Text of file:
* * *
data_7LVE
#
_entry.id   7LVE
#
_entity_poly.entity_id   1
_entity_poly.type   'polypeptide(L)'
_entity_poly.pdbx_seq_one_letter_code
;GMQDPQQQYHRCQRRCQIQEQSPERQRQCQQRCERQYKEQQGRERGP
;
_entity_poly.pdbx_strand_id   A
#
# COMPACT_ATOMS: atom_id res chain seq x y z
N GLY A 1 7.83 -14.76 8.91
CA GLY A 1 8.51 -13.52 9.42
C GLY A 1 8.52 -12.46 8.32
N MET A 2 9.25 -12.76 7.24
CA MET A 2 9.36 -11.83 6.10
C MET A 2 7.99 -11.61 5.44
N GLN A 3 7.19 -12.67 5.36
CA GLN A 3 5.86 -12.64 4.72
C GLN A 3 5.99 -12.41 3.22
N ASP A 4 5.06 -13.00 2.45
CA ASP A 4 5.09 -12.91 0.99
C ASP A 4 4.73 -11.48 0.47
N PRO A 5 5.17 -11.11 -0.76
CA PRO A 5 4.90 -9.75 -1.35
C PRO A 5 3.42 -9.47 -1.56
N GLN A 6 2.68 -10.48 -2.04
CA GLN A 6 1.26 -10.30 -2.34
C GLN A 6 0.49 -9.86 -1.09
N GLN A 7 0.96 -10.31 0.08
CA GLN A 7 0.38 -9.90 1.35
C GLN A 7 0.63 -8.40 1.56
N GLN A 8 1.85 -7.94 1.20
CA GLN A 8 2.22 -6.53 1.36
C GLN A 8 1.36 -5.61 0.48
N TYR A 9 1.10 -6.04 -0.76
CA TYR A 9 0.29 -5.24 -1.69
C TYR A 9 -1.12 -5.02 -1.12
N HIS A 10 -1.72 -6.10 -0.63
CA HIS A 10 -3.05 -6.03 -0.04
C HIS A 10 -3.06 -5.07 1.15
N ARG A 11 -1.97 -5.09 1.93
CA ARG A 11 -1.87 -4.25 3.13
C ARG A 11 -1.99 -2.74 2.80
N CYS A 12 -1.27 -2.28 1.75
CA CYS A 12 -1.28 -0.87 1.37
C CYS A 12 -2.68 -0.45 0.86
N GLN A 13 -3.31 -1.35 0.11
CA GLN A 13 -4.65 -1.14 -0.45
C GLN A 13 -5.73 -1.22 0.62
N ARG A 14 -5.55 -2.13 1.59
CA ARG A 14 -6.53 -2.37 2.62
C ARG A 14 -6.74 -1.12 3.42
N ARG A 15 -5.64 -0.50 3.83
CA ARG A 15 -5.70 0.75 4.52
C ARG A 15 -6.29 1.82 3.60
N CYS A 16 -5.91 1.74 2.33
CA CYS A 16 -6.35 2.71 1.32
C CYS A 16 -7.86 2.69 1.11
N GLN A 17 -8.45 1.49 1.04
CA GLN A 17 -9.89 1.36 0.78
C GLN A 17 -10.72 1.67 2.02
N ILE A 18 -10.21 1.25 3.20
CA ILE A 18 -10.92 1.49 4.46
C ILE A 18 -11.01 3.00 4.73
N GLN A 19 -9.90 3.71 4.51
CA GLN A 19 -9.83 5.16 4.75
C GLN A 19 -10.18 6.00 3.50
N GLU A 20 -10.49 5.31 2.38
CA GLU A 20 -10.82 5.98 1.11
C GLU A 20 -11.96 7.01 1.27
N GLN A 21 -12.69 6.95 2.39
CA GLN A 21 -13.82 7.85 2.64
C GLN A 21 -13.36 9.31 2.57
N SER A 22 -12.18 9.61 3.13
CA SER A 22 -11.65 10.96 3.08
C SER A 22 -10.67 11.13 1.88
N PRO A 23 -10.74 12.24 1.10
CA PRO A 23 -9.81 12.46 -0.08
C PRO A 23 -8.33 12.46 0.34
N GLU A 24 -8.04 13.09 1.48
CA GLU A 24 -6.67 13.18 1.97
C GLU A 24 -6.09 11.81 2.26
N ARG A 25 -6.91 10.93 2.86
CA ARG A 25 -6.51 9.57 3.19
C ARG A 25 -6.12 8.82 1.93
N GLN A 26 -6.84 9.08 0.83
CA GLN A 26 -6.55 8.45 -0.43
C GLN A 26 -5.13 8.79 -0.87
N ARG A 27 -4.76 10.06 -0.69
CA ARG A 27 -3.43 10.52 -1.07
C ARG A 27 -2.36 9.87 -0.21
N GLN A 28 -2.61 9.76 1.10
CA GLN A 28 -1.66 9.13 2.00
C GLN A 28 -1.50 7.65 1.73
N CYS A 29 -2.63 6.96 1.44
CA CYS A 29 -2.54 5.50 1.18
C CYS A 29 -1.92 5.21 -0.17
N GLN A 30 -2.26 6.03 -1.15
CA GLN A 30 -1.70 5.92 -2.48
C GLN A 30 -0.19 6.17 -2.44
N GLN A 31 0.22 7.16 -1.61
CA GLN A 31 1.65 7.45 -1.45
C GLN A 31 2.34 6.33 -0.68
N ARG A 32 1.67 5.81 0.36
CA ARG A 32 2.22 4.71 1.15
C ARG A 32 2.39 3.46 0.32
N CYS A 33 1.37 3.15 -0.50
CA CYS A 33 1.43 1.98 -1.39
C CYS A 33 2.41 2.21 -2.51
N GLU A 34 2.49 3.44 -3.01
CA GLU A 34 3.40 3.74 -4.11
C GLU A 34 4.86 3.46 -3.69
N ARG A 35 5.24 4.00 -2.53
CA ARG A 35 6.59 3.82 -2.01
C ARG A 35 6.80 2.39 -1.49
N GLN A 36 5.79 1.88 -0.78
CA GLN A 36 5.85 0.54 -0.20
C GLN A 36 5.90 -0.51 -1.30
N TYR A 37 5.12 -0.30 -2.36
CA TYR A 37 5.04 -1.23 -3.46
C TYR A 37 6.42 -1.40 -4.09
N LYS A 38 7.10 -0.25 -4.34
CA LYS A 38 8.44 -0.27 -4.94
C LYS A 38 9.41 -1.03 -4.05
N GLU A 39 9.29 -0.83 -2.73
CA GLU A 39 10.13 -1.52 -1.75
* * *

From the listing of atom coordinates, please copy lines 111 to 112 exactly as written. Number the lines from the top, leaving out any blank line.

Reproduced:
C CYS A 33 2.41 2.21 -2.51
N GLU A 34 2.49 3.44 -3.01